From the very beginning, when we started TSL, I knew I wanted TSL to be more than just a label that sells shawls. I wanted to build and grow a community of Sisters, that will spur each other on to be the best version of ourselves. And starting TSL Classes was a natural decision for us. When I do TSL Classes, I feel useful. I feel like I am doing something meaningful with my time. I love sharing things that I’ve learned with the sisters around me, I love seeing how much our classes have changed and inspired the sisters who took our classes. Every time I get an email thanking us for the classes we run, the same thought runs through my head: “Alhamdulillah. You see, this class can help sisters, Aida. More than a shawl, more than any clothes you make. Why are you hesitating to make a difference? Why are you so afraid?”.
Why do you call your newsletters love letters? What’s the best part of sending love letters to the sisterhood?
I don’t call them newsletters because I really treat every single email that I write to them as a love letter, where I share things that I don’t share anywhere else. When ladies sign up to our love letters, I treat that as a huge honour. Because “liking” and “following” a brand on social media is easy, but to give your email address is another commitment altogether! So when ladies allow me to be in their inbox – I treat that privilege and responsibility very seriously.
I guess the most major challenge for me is to be firm in my beliefs and my principles as an entrepreneur, without really caring too much about what other people are doing or saying. You know, there will be a lot of people who will doubt you, and there will be many others who will try to bring you down. And with social media making the world so much smaller now, you will constantly be in the presence of other people who are way more talented than you, way cooler than you and with more resources than you. Sometimes, it is hard to remember the strengths and skills that you uniquely have. It is so easy to compare yourself to other people, and I learned that that is dangerous! Comparison is really the thief of joy.
How did you overcome that challenge?
By remembering Allah. By being grateful. By reminding myself that, as long as Allah is pleased with me, I am happy. Nothing else matters. Nothing.
What keeps you up at night?
Alhamdulillah, nothing. Every night when I go to bed, I am usually exhausted-happy. Because I know that I woke up that day, that I did my best, that I tried my best, as a Muslimah, as a wife, as a daughter, as a sister, as a friend. As long as I know I have done my best, I sleep well. -laugh-
Who inspires you?
Everybody! -laugh- Seriously! Everyone has their unique strengths, and I usually learn a lot from everybody as long as I keep an open mind and seek out the good. -grin- But if I have to name a few, I would say, my husband, my parents and my parents-in-law, Khadijah RA and our beloved Prophet Muhammad SAW. Trust me, these are not textbook answers! -laugh- They truly inspire me.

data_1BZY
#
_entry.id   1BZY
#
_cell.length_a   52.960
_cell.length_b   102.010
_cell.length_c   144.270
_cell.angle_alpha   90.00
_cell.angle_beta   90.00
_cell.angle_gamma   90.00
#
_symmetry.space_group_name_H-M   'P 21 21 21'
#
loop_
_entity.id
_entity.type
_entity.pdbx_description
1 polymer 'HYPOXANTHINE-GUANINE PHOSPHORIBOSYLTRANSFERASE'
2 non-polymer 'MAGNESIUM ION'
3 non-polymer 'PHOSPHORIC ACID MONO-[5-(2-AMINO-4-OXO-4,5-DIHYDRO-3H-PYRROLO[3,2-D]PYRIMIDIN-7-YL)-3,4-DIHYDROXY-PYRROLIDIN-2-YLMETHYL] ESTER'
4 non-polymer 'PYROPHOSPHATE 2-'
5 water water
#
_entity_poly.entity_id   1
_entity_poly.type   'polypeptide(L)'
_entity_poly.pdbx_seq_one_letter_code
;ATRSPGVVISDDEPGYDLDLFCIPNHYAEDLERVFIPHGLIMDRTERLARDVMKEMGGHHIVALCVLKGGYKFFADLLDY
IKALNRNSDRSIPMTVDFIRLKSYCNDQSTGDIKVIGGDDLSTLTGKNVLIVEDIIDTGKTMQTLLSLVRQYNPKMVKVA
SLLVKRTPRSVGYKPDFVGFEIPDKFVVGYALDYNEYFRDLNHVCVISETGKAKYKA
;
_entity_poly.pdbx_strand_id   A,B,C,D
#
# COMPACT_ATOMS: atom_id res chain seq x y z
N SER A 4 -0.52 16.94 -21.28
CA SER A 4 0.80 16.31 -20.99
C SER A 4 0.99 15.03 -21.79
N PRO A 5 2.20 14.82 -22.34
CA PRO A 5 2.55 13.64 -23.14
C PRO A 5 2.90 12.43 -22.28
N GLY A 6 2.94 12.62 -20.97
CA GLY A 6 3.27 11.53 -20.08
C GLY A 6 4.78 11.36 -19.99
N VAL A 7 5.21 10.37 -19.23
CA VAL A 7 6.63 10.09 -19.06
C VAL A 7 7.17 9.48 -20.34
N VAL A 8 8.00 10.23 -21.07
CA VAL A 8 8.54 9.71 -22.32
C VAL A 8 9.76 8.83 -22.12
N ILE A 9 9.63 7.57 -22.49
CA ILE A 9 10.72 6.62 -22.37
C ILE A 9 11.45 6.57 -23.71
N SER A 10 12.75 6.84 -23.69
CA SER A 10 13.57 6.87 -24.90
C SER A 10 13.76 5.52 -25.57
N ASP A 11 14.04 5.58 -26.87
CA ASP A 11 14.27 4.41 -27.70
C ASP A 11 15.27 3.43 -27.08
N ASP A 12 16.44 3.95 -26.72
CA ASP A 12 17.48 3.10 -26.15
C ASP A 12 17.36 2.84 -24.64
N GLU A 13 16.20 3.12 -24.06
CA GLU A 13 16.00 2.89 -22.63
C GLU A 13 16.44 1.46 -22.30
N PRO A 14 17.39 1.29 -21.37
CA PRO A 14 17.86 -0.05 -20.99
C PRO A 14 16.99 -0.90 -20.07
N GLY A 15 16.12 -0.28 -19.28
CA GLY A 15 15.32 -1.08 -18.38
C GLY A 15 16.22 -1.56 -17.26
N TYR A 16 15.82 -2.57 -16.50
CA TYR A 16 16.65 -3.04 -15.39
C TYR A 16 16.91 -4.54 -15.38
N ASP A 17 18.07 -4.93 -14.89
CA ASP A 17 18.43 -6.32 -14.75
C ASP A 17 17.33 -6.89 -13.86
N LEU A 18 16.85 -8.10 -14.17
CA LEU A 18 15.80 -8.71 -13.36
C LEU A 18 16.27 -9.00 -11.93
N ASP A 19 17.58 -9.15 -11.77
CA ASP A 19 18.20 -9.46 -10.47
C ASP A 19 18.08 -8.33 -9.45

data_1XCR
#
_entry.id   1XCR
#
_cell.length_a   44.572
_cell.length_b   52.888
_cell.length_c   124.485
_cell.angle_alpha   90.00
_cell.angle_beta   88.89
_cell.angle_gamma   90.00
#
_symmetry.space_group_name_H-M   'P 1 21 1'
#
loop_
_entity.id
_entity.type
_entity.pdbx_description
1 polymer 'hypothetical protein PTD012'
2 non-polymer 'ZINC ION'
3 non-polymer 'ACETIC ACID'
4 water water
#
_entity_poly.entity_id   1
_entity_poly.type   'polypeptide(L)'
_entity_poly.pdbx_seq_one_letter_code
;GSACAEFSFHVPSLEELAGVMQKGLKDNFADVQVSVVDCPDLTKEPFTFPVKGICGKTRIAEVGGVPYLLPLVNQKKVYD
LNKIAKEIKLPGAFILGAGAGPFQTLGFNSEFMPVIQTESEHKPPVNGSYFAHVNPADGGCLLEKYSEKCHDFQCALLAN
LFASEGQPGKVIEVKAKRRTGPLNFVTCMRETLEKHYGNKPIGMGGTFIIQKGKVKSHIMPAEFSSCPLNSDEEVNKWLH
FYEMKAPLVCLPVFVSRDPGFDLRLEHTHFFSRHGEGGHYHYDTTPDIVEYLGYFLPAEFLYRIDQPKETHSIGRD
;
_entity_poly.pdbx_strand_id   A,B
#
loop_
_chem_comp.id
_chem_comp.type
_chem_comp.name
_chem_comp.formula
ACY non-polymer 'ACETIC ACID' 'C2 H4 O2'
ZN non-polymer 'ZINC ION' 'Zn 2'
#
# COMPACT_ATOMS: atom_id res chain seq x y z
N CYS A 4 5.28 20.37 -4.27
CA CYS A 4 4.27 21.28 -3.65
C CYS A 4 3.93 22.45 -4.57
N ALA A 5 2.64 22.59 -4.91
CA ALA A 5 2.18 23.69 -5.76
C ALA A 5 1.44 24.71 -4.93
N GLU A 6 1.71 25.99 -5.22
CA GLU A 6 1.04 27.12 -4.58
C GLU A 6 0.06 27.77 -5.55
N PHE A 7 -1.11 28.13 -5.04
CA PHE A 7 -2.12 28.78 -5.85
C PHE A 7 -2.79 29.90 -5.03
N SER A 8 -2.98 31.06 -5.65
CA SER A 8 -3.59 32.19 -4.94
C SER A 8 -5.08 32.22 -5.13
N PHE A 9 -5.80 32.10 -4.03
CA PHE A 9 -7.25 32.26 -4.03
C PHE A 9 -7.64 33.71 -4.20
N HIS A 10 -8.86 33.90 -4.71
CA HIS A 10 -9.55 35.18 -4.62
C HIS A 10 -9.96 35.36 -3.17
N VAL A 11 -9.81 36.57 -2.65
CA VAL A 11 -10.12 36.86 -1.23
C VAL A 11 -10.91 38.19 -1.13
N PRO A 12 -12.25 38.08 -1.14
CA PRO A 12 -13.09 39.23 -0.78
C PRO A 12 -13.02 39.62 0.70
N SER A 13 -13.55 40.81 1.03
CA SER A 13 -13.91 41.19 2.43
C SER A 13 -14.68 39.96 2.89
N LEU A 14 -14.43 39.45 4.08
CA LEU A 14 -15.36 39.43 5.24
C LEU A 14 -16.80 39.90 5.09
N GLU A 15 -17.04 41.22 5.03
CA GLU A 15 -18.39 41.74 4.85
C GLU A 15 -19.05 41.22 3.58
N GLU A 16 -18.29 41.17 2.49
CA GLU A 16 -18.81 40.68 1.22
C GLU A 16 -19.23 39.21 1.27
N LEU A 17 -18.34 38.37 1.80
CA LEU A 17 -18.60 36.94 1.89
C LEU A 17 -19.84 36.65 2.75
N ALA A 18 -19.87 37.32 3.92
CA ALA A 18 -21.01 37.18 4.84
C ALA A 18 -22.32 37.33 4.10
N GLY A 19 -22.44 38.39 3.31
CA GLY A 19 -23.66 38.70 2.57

What are you most thankful for as an entrepreneur?
My freedom. No amount of money will ever buy me this kind of freedom – The freedom to work on the things I love and believe in, the freedom to work in my pyjamas, the freedom to choose my team. But this freedom doesn’t come easy. Entrepreneurship also taught me to show up, stop complaining and start working. Hard. It taught me perseverance. It taught me patience. It taught me responsibility. It taught me humility. And because of TSL, I get to meet beautiful ladies every single day. I can never express how grateful I am for that. Alhamdulillah ala kulli haal.
What is your vision for the Ummah?
You know, we are so behind in terms of how our Prophet (peace be upon him) and the Sahabah used to live, despite our “modernity”. However, I also know that there a lot of Ma Shaa Allah, amazing individuals who are just tirelessly and quietly working hard to revive the Sunnah and seek out the beauty of the Deen, to bring everybody together and to spread positivity.
I have faith, I have a lot of faith in the Ummah, that one day we can be people of Compassion, of Knowledge, of Creativity, of Love. We have to remember we are all ambassadors of Islam, and we should represent our Deen responsibly, and with honour. If we can all do that, I have no doubt in my mind that the Ummah can accomplish so many beautiful things, and can make things that truly matter.
Aida, you are a changemaker. You’re a wife. You’re a writer. You are a khalifah. How do you manage your time?
-Laugh- Ma Shaa Allah! I wish I am a super perfect woman who can tell you I have no problems managing my time. But I am not. I do however, treat my time as more important than my wealth, after my health. Every second of my time is like a precious jewel, so I try to distance away from distractions which are plenty in our time, sadly. I also schedule my things around the 5 prayers, which is working perfectly for me. I’ve also learnt the importance of saying “no” – “no” to projects that wouldn’t really add value, or “no” to certain social gatherings. “No” is really a powerful word that could free up a lot of your time. Another thing is having a schedule. I cannot live without having a proper schedule. At least for the week. Funnily enough, I don’t like planning months or years ahead, just weeks! -laugh-
What would you say to people who are scared to venture into entrepreneurship?
Just do it! What’s the worse that can happen? If you set your intentions right, Khair In Shaa Allah. Like what I always say, believe in Dream, Du’a Do.